The American Legislative Exchange Council, or ALEC, has been around since 1973. It is known for writing "model legislation" for major industries and encouraging their introduction through legislative partners in state houses across the nation. Their closed-door meetings have long been considered mysterious and no one can say for sure just how significant their influence has been over lawmaking, although it is believed to be substantial.
According to the Brookings Institute, ALEC model bills are introduced into state legislatures at a fairly steady rate and have a better chance than most legislation of actually being enacted into law. Moreover, the bills that pass are often linked to social and economic issues that are considered controversial, like 5G. The Capital Research Center, meanwhile, reports that around 1,500 bills based on ALEC’s model legislation are introduced in state legislative bodies each year and a fifth of them end up becoming law.
Interestingly, some bills that mandate changes in existing environmental laws aimed at protecting citizens in ways that protect corporations and their pollution will appear in one state and then later show up in other states almost word for word. Some past examples include bills to ban GMO labeling in states like Oregon, Colorado and California; public funds for charter schools; expansions of the private prison system; bills that keep drug costs high; and bills related to hydrofracking and pipeline installations.
Thousands of laws are in place around the country because one trade organization representing the world's biggest corporations and industries has taken over the policy narrative in so many state legislatures. ALEC was founded on the notion that the heads of private industry are more qualified to lead our nation than career politicians, and their legislative infrastructure consists of corporate leaders colluding with elected officials to devise their model legislation policies. The greater public good does not figure anywhere into the process.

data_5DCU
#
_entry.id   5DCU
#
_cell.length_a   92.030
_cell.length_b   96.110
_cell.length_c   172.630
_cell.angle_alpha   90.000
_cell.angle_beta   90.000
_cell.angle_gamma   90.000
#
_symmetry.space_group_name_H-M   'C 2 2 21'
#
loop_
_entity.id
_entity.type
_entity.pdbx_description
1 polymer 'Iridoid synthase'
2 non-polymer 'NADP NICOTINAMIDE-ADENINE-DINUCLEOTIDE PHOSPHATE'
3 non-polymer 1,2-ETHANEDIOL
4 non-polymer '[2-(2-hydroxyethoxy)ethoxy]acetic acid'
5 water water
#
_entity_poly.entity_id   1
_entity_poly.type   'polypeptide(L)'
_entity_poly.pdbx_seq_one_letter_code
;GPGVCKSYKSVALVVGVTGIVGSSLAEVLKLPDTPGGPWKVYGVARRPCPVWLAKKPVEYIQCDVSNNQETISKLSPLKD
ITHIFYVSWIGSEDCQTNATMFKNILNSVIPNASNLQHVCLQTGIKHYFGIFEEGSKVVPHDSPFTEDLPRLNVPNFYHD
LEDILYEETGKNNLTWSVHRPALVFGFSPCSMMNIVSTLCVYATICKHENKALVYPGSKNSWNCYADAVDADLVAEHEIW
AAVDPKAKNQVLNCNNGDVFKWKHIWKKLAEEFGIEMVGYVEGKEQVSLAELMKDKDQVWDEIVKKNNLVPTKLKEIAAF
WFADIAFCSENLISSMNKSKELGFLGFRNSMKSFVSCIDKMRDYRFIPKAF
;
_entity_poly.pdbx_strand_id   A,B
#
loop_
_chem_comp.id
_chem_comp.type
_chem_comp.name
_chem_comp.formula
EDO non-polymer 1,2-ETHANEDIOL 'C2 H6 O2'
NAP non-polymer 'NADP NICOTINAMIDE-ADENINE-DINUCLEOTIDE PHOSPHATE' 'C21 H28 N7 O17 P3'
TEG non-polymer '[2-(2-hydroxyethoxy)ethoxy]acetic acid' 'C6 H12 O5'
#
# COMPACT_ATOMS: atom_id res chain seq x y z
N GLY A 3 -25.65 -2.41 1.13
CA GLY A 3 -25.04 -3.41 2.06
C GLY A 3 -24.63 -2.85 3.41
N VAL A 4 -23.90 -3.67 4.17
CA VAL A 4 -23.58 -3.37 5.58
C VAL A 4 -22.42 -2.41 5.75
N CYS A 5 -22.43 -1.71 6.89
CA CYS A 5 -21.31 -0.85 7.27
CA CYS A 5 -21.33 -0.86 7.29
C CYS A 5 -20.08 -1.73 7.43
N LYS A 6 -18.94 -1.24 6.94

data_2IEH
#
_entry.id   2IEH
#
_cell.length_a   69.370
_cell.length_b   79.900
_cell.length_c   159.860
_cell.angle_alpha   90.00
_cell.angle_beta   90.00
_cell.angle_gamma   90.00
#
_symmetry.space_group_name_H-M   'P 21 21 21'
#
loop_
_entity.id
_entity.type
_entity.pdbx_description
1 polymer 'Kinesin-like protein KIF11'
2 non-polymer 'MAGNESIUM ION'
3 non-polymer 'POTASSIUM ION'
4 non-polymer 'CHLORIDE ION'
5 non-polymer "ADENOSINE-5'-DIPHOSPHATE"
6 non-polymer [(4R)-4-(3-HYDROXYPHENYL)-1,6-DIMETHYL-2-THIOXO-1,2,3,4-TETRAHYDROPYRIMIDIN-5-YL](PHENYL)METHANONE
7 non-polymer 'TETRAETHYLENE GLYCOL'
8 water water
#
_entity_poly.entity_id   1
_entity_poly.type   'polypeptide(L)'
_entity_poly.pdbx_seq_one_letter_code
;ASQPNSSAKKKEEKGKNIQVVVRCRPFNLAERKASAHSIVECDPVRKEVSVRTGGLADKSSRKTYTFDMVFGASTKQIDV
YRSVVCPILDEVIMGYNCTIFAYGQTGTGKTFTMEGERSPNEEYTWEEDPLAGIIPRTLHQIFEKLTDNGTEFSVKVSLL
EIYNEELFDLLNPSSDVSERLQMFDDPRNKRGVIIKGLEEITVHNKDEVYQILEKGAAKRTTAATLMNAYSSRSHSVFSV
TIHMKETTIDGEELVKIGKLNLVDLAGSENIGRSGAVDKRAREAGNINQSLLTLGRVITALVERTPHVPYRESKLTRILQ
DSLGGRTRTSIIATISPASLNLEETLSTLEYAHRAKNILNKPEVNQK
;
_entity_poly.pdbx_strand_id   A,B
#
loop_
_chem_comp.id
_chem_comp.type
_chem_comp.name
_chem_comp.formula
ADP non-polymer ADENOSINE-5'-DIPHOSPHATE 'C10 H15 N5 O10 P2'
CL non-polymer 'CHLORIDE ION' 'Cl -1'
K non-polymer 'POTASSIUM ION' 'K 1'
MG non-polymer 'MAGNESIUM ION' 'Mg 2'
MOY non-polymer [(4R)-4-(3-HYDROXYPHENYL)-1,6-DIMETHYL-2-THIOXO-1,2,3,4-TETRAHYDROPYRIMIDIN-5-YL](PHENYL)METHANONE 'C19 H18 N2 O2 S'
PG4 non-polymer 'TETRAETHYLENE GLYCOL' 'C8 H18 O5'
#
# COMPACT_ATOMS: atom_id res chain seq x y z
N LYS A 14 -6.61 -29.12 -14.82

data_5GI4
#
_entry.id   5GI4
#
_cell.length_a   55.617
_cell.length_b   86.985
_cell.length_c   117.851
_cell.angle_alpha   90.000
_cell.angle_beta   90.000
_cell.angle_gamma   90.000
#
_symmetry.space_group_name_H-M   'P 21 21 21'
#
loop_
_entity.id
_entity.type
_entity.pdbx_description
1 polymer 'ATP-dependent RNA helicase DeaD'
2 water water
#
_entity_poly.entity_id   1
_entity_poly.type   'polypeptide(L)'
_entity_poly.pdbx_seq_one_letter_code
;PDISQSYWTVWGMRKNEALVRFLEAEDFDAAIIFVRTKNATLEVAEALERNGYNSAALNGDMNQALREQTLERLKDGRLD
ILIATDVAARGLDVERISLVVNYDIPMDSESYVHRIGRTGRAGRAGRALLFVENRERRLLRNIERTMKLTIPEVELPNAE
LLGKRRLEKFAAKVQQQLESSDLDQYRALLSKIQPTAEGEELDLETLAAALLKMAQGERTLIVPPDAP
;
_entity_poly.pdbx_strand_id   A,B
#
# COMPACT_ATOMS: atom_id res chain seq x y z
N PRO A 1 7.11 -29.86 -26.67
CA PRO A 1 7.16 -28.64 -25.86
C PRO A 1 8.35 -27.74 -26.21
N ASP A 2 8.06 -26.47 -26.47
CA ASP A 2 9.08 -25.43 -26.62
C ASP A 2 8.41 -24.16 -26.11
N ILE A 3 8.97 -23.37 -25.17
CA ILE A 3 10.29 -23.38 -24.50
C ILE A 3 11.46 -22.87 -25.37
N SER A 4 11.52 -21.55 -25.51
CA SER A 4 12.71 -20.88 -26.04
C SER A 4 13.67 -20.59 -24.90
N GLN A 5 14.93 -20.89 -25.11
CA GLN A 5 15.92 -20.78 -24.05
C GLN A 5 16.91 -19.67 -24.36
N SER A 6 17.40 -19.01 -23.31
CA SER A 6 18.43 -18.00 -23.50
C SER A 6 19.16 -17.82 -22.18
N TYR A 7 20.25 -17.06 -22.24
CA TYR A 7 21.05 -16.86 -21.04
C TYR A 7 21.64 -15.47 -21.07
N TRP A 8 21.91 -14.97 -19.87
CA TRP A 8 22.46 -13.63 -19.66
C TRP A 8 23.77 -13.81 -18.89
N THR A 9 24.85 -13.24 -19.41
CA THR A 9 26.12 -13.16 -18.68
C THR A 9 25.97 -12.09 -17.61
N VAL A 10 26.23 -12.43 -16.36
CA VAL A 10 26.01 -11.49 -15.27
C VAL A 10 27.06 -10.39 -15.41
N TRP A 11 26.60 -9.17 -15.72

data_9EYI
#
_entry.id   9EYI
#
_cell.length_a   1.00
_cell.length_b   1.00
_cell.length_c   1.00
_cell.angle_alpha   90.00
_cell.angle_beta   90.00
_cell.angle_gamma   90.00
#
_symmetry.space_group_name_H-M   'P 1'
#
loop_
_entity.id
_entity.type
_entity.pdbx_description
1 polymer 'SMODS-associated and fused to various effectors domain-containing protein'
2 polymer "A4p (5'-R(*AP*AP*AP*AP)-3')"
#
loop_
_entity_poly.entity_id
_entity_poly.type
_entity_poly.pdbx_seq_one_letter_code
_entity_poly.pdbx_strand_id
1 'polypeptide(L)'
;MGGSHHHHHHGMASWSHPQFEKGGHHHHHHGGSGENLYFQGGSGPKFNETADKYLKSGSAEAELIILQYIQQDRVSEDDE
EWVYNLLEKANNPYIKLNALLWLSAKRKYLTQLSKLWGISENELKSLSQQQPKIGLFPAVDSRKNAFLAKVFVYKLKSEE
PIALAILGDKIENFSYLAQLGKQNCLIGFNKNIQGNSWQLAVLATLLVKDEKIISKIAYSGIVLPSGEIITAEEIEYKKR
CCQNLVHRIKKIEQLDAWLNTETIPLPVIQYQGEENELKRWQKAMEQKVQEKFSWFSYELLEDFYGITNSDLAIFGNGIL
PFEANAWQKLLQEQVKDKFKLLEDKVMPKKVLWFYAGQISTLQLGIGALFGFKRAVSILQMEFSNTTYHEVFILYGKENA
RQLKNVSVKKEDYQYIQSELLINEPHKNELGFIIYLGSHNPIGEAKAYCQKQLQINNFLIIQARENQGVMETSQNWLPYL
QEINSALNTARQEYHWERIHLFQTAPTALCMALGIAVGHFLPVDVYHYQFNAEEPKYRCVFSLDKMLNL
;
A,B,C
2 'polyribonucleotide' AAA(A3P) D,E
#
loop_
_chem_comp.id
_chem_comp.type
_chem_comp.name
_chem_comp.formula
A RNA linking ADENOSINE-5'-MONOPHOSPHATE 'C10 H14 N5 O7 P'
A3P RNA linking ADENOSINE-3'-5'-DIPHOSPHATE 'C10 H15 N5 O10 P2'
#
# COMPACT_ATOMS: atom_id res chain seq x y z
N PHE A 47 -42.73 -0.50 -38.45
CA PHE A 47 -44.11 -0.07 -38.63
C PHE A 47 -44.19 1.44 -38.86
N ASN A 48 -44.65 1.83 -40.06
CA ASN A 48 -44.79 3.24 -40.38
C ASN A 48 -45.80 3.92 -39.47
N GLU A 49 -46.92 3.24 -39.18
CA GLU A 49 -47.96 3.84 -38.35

ALEC says its membership contains “nearly one-third of the country’s state legislators and stakeholders from across the policy spectrum,” with 80 percent being Republicans, along with hundreds of industry and trade associations, mega corporations and foundations.
According to PR Watch, “even though many states prohibit corporations and lobbyists from influencing legislators through gifts and favors, ALEC has provided a way for special interests to sidestep these laws.”
With ALEC now backing the rollout of 5G technology, it looks like there is little hope for those of us who want to protect our families and the environment from its dangers. The fact that these small cell antenna systems are going to be installed pretty much everywhere and put people across the nation at risk is simply unimportant to them as they strive to maximize profits for telecom interests.
Although Comcast recently dropped its ALEC membership in light of demands by the SEC for them to reveal their lobbying figures, there are still several powerful telecom trade associations in the body, including the National Cable and Telecommunications Association, the Satellite Broadcasting and Communications Association, CTIA, and Charter Communications.
ALEC has been pushing for states to allow 5G to be deployed unimpeded by local and public jurisdiction, create public right of ways for small cell antenna installation, reduce the time spent on thorough reviews of 5G risks, and prohibit regulations on RF strength, to name just a few – and the scary part is, history tells us they have a good chance of being successful.
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